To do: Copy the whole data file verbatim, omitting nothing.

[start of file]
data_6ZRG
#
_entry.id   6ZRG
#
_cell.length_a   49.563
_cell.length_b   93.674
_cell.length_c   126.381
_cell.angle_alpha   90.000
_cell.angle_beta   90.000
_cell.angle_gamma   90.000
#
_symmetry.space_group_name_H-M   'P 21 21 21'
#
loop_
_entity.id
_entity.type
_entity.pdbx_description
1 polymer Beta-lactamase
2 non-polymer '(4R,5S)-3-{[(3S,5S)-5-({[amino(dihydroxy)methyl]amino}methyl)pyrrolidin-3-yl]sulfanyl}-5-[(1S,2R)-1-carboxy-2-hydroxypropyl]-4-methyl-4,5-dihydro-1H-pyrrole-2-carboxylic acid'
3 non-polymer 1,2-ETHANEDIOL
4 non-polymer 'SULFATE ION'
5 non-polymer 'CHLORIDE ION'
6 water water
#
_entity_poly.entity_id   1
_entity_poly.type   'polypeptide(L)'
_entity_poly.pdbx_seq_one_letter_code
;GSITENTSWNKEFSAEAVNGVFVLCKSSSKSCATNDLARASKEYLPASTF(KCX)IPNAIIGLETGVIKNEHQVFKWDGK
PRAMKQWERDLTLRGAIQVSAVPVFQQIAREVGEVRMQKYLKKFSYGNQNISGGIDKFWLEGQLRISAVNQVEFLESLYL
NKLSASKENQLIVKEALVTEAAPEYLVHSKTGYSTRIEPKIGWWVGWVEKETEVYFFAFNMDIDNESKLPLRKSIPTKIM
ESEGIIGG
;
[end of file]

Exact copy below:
data_6ZRG
#
_entry.id   6ZRG
#
_cell.length_a   49.563
_cell.length_b   93.674
_cell.length_c   126.381
_cell.angle_alpha   90.000
_cell.angle_beta   90.000
_cell.angle_gamma   90.000
#
_symmetry.space_group_name_H-M   'P 21 21 21'
#
loop_
_entity.id
_entity.type
_entity.pdbx_description
1 polymer Beta-lactamase
2 non-polymer '(4R,5S)-3-{[(3S,5S)-5-({[amino(dihydroxy)methyl]amino}methyl)pyrrolidin-3-yl]sulfanyl}-5-[(1S,2R)-1-carboxy-2-hydroxypropyl]-4-methyl-4,5-dihydro-1H-pyrrole-2-carboxylic acid'
3 non-polymer 1,2-ETHANEDIOL
4 non-polymer 'SULFATE ION'
5 non-polymer 'CHLORIDE ION'
6 water water
#
_entity_poly.entity_id   1
_entity_poly.type   'polypeptide(L)'
_entity_poly.pdbx_seq_one_letter_code
;GSITENTSWNKEFSAEAVNGVFVLCKSSSKSCATNDLARASKEYLPASTF(KCX)IPNAIIGLETGVIKNEHQVFKWDGK
PRAMKQWERDLTLRGAIQVSAVPVFQQIAREVGEVRMQKYLKKFSYGNQNISGGIDKFWLEGQLRISAVNQVEFLESLYL
NKLSASKENQLIVKEALVTEAAPEYLVHSKTGYSTRIEPKIGWWVGWVEKETEVYFFAFNMDIDNESKLPLRKSIPTKIM
ESEGIIGG
;